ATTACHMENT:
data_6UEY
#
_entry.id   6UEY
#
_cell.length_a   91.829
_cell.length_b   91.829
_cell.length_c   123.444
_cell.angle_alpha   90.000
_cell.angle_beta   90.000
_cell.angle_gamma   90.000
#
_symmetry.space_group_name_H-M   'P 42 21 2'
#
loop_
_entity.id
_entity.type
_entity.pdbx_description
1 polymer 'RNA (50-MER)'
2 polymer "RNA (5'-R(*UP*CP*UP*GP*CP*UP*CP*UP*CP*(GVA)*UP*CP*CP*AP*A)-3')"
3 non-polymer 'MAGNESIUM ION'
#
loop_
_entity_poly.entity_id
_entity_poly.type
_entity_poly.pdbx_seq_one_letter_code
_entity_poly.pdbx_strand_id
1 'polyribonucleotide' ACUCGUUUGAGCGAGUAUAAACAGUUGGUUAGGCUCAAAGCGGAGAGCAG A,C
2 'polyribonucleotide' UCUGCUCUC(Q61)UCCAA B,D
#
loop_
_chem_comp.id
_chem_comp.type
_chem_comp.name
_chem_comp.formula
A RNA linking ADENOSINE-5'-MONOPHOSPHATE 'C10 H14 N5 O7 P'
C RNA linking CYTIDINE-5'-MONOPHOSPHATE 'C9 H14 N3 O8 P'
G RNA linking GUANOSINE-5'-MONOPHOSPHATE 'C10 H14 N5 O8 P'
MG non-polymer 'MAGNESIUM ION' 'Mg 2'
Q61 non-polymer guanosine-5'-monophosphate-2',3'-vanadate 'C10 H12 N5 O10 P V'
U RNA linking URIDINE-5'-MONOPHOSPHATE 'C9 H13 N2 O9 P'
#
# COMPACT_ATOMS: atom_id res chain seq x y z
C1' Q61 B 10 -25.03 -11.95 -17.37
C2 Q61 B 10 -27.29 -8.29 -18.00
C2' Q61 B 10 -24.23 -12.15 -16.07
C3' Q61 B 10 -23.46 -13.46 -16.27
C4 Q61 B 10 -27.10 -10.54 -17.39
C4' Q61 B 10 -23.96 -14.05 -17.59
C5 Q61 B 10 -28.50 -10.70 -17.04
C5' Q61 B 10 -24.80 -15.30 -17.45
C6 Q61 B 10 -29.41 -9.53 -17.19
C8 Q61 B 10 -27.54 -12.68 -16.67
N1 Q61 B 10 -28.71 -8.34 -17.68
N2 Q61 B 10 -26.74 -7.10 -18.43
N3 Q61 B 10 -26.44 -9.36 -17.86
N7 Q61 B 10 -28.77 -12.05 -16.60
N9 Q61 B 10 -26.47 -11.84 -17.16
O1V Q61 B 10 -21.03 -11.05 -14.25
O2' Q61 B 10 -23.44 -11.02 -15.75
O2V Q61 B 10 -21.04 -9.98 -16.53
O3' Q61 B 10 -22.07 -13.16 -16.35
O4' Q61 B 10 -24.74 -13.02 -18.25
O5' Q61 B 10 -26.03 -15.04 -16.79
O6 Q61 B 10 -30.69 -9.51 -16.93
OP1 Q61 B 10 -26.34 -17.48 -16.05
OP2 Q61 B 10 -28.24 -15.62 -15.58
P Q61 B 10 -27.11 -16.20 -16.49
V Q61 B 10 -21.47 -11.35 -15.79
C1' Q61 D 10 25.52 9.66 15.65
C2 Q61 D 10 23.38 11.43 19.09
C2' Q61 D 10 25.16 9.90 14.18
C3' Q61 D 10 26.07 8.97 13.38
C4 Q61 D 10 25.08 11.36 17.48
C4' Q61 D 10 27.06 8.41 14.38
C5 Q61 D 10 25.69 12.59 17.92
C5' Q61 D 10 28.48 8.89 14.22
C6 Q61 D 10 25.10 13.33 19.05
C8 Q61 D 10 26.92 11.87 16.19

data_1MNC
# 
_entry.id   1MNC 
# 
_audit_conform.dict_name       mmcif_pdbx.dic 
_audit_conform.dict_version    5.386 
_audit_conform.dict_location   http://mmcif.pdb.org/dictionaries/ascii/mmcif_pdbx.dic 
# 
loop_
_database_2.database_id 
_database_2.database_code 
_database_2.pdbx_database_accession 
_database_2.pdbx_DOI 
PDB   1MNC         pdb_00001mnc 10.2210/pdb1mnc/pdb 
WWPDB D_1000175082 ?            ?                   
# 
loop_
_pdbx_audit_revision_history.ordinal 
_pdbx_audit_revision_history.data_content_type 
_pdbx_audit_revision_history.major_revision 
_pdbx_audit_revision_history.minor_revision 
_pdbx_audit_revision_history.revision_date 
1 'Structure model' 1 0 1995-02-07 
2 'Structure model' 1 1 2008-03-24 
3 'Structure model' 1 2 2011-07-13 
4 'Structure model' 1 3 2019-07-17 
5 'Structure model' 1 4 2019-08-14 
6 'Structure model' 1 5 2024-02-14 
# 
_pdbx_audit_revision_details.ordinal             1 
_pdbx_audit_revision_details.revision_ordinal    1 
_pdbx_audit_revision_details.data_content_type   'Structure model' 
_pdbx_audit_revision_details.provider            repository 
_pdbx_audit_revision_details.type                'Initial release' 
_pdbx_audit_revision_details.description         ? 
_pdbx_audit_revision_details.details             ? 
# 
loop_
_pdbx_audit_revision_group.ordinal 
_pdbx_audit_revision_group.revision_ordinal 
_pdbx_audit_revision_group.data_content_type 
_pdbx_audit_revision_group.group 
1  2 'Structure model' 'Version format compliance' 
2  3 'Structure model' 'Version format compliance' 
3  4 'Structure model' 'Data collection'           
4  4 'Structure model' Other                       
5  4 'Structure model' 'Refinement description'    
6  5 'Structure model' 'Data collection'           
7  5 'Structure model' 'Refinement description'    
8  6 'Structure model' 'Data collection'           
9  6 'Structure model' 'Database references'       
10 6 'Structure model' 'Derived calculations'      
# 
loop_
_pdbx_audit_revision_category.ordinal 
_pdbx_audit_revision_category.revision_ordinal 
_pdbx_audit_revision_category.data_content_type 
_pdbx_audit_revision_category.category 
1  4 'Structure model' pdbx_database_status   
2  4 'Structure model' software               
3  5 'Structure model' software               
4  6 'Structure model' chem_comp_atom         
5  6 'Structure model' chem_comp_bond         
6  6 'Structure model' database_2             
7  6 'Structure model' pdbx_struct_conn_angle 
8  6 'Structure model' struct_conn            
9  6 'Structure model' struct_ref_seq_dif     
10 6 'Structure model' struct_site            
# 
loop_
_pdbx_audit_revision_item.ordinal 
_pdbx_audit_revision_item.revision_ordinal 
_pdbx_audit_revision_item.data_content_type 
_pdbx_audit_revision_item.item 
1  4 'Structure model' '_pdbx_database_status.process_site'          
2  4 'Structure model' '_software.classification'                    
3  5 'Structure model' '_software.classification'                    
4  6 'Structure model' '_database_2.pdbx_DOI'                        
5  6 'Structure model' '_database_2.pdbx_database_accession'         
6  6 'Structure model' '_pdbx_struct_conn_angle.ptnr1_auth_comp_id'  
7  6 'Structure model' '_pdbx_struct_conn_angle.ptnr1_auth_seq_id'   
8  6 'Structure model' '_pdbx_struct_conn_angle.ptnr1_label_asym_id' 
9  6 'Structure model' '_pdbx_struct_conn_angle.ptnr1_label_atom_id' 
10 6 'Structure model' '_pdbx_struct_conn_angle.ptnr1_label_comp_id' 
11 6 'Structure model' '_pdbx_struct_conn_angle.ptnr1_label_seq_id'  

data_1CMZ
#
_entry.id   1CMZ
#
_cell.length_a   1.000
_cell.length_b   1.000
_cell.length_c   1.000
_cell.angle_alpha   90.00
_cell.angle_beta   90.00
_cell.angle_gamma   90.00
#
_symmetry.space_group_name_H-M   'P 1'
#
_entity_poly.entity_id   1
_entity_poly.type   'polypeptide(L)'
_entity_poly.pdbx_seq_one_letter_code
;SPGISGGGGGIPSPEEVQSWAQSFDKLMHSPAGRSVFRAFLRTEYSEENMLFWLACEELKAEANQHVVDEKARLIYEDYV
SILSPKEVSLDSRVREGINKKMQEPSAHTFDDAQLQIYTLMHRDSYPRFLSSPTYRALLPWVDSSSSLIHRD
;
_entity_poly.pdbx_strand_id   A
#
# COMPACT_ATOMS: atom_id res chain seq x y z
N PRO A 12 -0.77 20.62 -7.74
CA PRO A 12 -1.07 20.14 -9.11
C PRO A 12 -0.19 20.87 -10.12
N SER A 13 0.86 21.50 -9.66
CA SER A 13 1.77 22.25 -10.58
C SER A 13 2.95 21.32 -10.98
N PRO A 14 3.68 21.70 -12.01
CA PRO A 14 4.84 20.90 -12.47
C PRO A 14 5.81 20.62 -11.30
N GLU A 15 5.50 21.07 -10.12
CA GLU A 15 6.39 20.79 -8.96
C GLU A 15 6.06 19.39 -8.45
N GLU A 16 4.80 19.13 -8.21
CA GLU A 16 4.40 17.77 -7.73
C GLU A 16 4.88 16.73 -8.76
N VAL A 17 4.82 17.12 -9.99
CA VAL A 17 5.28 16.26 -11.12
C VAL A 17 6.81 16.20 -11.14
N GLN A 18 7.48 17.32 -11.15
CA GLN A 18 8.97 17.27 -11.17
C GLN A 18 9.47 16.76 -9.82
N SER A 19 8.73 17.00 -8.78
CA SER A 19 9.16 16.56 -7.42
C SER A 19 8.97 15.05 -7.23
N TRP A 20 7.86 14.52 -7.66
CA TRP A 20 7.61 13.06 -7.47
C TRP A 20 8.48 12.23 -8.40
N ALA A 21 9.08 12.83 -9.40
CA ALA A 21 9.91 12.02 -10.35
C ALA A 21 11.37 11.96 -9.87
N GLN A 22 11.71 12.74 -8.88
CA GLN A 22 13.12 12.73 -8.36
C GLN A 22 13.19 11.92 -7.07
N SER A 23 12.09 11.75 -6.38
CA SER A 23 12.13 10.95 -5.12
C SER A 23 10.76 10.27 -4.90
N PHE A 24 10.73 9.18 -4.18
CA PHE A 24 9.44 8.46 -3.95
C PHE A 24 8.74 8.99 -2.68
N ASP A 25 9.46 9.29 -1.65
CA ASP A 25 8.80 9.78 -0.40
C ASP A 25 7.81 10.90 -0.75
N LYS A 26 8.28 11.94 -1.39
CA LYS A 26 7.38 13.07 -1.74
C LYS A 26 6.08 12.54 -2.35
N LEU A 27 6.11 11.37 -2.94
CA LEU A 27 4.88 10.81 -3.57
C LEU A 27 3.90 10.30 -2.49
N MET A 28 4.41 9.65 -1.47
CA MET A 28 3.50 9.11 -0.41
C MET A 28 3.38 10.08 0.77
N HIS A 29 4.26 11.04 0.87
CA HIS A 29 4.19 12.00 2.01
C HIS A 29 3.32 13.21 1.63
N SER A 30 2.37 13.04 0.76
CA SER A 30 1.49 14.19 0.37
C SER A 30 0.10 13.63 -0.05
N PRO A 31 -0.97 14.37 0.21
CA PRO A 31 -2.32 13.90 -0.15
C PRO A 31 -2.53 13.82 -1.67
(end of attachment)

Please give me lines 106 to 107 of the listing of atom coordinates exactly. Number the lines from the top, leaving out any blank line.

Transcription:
6 'Structure model' 1 5 2024-02-14 
# 